The Lost Heiress by Roseanna M. White
Ladies of the Manor #1
Bethany House Publishers
❤ Official Synopsis ❤
Brook Eden has never known where she truly belongs. Though raised in the palace of Monaco, she’s British by birth and was brought to the Grimaldis under suspicious circumstances as a babe. When Brook’s friend Justin uncovers the fact that Brook is likely a missing heiress from Yorkshire, Brook leaves the sun of the Mediterranean to travel to the moors of the North Sea to the estate of her supposed family.
The mystery of her mother’s death haunts her, and though her father is quick to accept her, the rest of the family and the servants of Whitby Park are not. Only when Brook’s life is threatened do they draw close—but their loyalty may come too late to save Brook from the same threat that led to tragedy for her mother.
As heir to a dukedom, Justin is no stranger to balancing responsibilities. When the matters of his estate force him far from Brook, the distance between them reveals that what began as friendship has grown into something much more. But how can their very different loyalties and responsibilities ever come together?
❤ My Thoughts ❤
If you love Downton Abbey, you'll likely love this book, placed in 1910, right at the beginning (well a little bit before) the first season of Downton. And unlike a few other Edwardian novels I've read and didn't like, The Lost Heiress really fit the era in every way possible. It sold me being an Edwardian novel.
Books like these are the sole reason why I continue wading through Christian fiction. Every once in a while I stumble across a true gem and The Lost Heiress is one of those rare stones, an amusing comparison considering the important role jewelry plays in this novel. I would have never found and so thoroughly enjoyed The Lost Heiress had I given up on Christian fiction, as I occasionally consider doing. This book has renewed my faith in the genre.
To be completely fair, I was first attracted by the cover. It's truly a lovely cover, n'est-ce pas? Pardon the use of French, but that is another tidbit that drew me, Brook's exotic upbringing and her diverse use of French and Monagesque (the language of Monaco, which is very like French apparently). The international flavor gave Brook a unique tone and really drew me deeper into the story, helping me emotionally invest in this young lady on the cover who's trying to find her place in her new family without compromising her own identity.
Brook delighted me. She is spunky without arrogance. Spirited without careless cruelty. She is a young woman who knows her own mind, her likes and dislikes, and not will compromise on the things that are truly important. But she is also a woman who respects the wishes and concerns of others and apologizes when she has made a mistake. She does not stand on false pride, but prays for forgiveness from her Heavenly Father and puts a change of behavior into effect. Exactly as a young, spirited Christian woman should.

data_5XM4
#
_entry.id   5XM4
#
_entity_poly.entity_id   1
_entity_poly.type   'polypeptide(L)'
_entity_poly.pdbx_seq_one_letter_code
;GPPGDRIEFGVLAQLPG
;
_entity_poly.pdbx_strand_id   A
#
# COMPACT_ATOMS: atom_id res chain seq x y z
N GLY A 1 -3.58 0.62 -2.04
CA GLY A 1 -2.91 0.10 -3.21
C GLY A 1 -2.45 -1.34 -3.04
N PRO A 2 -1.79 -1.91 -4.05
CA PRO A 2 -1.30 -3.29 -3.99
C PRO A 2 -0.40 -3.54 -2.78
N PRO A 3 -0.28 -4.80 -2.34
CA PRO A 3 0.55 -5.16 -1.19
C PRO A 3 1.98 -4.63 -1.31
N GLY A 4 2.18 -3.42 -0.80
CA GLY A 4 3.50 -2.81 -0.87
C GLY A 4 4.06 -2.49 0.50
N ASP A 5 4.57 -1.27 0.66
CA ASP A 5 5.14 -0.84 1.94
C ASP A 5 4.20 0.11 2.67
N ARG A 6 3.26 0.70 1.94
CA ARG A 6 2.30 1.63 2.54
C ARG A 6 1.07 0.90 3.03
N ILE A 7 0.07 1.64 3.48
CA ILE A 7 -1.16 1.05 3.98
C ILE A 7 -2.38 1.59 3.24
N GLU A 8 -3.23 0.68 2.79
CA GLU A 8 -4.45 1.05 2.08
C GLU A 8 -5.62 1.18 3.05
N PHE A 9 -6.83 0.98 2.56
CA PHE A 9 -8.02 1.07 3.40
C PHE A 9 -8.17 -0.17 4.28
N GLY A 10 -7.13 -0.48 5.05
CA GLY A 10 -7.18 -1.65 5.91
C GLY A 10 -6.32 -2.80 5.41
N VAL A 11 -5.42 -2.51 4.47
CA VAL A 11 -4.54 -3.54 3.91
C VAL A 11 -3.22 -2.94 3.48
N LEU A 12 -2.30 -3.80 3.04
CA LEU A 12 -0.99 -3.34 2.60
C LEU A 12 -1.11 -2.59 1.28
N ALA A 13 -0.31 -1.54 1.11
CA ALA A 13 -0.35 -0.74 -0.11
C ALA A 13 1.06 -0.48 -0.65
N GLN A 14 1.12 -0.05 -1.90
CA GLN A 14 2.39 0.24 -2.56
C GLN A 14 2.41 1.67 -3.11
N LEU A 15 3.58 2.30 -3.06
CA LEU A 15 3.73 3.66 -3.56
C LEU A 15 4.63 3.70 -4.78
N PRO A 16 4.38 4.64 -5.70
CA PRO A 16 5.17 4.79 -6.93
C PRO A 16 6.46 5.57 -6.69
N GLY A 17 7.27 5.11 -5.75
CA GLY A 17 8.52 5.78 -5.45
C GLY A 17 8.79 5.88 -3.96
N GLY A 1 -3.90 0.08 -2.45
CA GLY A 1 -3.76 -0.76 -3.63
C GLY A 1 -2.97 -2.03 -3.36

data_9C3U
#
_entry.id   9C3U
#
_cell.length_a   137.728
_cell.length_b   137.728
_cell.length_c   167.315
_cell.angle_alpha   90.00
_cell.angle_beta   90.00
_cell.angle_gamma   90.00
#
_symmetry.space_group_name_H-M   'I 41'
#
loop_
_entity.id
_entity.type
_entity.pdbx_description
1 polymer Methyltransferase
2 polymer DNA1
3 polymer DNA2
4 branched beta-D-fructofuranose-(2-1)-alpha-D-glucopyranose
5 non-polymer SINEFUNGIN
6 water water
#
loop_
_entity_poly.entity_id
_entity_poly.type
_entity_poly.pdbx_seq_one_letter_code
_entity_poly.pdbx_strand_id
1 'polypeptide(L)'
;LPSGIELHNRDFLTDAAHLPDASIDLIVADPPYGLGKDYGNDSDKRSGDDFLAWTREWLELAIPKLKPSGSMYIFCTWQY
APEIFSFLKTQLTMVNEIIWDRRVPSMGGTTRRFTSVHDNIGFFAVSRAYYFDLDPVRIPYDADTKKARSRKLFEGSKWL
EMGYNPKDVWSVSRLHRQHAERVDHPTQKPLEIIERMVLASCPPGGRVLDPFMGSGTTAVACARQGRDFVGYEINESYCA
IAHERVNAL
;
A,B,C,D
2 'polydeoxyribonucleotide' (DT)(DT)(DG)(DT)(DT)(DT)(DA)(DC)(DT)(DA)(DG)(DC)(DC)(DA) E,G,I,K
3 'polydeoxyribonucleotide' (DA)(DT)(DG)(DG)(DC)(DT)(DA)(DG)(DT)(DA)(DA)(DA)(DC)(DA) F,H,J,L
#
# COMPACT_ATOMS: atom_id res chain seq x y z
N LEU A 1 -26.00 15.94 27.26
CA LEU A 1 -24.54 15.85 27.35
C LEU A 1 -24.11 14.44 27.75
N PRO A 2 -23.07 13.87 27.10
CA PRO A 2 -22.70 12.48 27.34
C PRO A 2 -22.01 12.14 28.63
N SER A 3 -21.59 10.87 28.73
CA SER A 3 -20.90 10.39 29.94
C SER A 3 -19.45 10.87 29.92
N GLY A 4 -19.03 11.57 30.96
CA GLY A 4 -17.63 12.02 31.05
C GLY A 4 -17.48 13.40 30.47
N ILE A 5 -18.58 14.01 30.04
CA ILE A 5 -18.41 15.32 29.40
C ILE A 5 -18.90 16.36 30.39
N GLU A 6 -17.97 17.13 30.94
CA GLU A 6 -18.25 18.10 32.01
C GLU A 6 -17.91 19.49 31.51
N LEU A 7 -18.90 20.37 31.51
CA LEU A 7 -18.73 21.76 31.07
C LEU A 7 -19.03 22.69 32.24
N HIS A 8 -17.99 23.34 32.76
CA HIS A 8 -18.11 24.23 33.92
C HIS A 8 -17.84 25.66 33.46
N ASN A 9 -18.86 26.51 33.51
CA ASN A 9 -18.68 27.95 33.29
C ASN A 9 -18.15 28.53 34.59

As for Justin, he won me right from the start. I think it was his willingness to teach his Brooklet how to drive, albeit he suffered a little terror to, that made me like him. He taught her to use guns, to fence, to ride horses, to drive cars. He didn't like a little thing like her being a woman hold him or her back from developing Brook's strengths. He helped make her so individualistic, yet also awoke in her a love for God that he carefully nurtured. Justin, for all his faults in doubting Brook's romantic love for him, really brought out the best in Brook. I would have loved him just for that, but I could not resist loving him for himself as well.
Brook's maid, Deirdre, is one of those characters you either love or hate. I ended up empathizing with her plight quite strongly, and was relieved to see a positive change in her attitude. She really ended up being quite the little heroine and I loved her side story with Hiram. They were just too adorable for words. As for the villain, Pratt, lots of hating going on there. What a despicable man, quite convincing and very terrifying.
Faith plays a very large role in The Lost Heiress and while the cynic in me realizes the impossibility that everyone Brook met would be a Christian in reality, I still couldn't help liking the sincerity of faith. It didn't really preach, but was simply an aspect of her life and the lives of the other believers around her. Still, it was quite convenient for her long-lost father, her newfound friend Brice Mysterston, and her maid Deirdre to all make it a habit of praying to God and acting on faith. The convenience did amuse me a bit, but I liked Brice so very much that I didn't really mind, which is a good thing because the next book in the series, The Reluctant Duchess, is partially his story. Yay!
As historic Christian romance goes, the actual romance itself is fairly mild, a vast improvement over heroes and heroines who can't keep their minds off lustful thoughts (yes, you'll even find that in Christian fiction, a fact that troubles me). The romance felt natural, passionate of course, but also chaste, which makes it 5 stars for me.
For my own reading habits, I consider The Lost Heiress to be easily on par with such excellent novels as Prelude for a Lord, Burning Sky, and The Memoir of Johnny Devine, as well as the delicious Drew Farthering Mysteries by Julianna Deering (reviews found under her last name on THIS page). There is a bit of a similarity plotwise to Lisa Bergren's Grand Tour series (Grave Consquences and Glamorous Illusions), but for whatever reason I liked The Lost Heiress a bit better. Now it is time to start the 2nd book in the series, The Reluctant Duchess, which I recently received in the mail from Bethany House. I suspect I'll love it just as much as The Lost Heiress.
(all my historic novel reviews)